The Office of Personnel Management’s Inspector General’s warning that acting Director Beth Cobert is prohibited from serving because of a recent court ruling has many people in Washington scratching their heads and pulling out their law books.
According to the memo, Cobert has been in violation of the Federal Vacancies Reform Act for the past three months — she was formally nominated for the full-time gig in November by President Barack Obama — and any actions she’s taken since then are moot.
OPM Press Secretary Sam Schumach said in a statement that both the agency and administration were following the Justice Department’s view “on the lawfulness of nominees serving in an acting capacity.”
The White House last week said it “continues to rely upon” the FVRA.
“This is shaping up, as far as I can tell, to be a legal battle,” said John Palguta, vice president for policy at the Partnership for Public Service. “Attorneys are disagreeing on whether or not this interpretation, this particular court decision, pertains to Beth Cobert. The administration is saying no, it doesn’t. I think that’s exactly what we’re facing. The sad thing is, obviously her nomination is still pending. I’ve met Beth Cobert, I’ve been in meetings with her. I think she’s immensely qualified.”
The legal pothole was discovered while auditors were researching what to do to fill the position of outgoing OPM IG Patrick McFarland. His last day was Feb. 19.
At issue is an August decision by the U.S. Court of Appeals for the D.C. Circuit. The court rejected an argument from the National Labor Relations Board regarding an acting officer position. The Department of Justice sought additional review from the court.
According to DoJ’s October petition seeking review, the court’s decision “repudiates a longstanding and consistent interpretation of the FVRA on which every President since its enactment has relied.”
“The decision is based on a misreading of the FVRA’s text and structure, and produces results at odds with the Act’s purposes. The decision casts an unwarranted cloud over the designations and service in an acting capacity of many past and present senior officers. And it threatens the ability of future Presidents to fill important posts temporarily with the individuals most suited to carry out those offices’ responsibilities, and to nominate such individuals to permanently fill offices, thereby undermining efficiency and continuity in government operations and programs.”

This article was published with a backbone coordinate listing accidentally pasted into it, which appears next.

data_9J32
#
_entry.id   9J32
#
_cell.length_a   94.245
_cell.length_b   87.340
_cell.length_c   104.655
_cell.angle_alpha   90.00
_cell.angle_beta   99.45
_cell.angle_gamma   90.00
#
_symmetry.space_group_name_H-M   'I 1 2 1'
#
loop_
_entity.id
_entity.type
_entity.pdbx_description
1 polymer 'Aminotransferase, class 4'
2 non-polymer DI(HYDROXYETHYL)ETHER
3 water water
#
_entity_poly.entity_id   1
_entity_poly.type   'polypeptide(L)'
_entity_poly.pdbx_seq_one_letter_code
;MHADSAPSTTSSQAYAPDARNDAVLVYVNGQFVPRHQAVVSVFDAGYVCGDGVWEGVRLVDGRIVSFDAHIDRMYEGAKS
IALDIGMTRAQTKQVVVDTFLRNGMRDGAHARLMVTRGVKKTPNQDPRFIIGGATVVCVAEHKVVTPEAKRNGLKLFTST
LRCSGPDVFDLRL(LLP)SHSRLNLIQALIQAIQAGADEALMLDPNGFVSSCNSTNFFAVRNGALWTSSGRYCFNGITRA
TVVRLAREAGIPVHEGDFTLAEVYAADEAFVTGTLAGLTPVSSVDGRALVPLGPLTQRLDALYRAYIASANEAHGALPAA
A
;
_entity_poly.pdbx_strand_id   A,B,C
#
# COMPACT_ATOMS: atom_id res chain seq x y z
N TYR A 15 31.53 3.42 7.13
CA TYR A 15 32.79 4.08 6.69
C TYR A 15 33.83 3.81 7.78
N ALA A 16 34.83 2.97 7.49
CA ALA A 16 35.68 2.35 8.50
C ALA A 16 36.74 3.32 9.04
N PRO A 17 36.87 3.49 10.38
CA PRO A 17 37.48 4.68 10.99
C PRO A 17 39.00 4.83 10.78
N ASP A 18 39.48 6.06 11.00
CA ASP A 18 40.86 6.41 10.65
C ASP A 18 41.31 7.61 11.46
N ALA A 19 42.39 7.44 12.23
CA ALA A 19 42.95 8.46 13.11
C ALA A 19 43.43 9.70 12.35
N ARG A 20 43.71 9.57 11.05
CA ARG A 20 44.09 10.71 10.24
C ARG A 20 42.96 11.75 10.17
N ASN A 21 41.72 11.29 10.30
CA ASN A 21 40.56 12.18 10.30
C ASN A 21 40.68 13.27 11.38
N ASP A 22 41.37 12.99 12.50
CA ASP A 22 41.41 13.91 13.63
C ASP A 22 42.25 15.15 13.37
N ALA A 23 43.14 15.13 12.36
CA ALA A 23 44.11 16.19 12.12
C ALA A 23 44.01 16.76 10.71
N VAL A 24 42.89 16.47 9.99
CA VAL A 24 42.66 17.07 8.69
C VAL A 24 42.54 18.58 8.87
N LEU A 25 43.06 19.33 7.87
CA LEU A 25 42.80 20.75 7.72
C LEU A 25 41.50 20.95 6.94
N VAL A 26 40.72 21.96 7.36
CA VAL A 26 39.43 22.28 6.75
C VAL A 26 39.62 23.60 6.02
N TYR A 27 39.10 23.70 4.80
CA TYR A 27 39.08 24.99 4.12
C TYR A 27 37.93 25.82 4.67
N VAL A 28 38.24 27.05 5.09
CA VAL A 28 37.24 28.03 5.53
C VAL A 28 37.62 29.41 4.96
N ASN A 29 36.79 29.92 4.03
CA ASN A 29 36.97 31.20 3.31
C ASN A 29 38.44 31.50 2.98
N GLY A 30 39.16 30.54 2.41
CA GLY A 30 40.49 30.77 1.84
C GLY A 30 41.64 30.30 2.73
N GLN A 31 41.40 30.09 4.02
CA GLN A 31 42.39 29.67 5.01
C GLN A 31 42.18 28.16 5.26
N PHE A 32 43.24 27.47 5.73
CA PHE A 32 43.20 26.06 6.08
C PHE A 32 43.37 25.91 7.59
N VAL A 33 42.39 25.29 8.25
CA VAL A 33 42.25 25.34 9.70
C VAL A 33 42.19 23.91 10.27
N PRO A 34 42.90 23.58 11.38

In late January, the D.C. Circuit denied the petition. The Justice Department has 90 days from Jan. 20 to submit a petition seeking review by the Supreme Court. DoJ did not respond to a request for comment.
“This thing will get resolved by the lawyers at some point,” Palguta said. “The bigger picture is the whole Senate confirmation process needs to be re-examined.”
Palguta said according to the December 2012 Plum Book, about 1,200 positions out of the roughly 4,000 presidential appointee positions require Senate confirmations.
“It’s only going to be highlighted in a little more than nine months, when we know who the next President of the United States is going to be,” Palguta said. “This next person is going to have 4,000 appointee positions, 1,200 of them to be Senate confirmed, just in order to get his or her team in place to make the government run. It’s kind of sobering when you look at the obstacles we put in the way of allowing a new administration to come in and make the government work.”
Stephen Spaulding, senior policy counsel at Common Cause, had a similar reaction to the legal limbo that OPM has found itself in.
“Whoever is right or wrong … sadly this is something that we’ve seen throughout the government,” Spaulding said. “It triple underscores the price that we all pay when the Senate is as gridlocked and as backlogged as it is when it comes to processing executive nominations. Even after the Senate reformed filibuster rules, we saw a backlog of people waiting well over a year to be put in place. That means a lot of acting directors throughout the federal government. That destabilizes and makes it hard for the government to do its job.”
Presidential nominees face tough decisions both personally and professionally, Spaulding said, which can turn into high costs if the person is held in limbo by the Senate.
“This has just been a running theme,” Spaulding said. “It shows the need to really reform the confirmation process.”
Cobert has held the position since July, when former OPM Director Katherine Archuleta resigned.
She also serves as deputy director for management at the Office of Management and Budget. She joined OMB in October 2013 after a 29-year career as a consultant for McKinsey and Co.
OPM has been without a deputy director for more than three years. In August, Retired Rear Adm. Earl L. Gay, Obama’s nominee for deputy OPM director, withdrew his name from consideration after nearly a year waiting on Senate confirmation.
Gay was nominated to replace Christine Griffin, who left the agency in August 2011.
Obama nominated Andrew Mayock, a senior adviser in the Office of the Director at OMB, to replace Cobert as deputy director for management at OMB.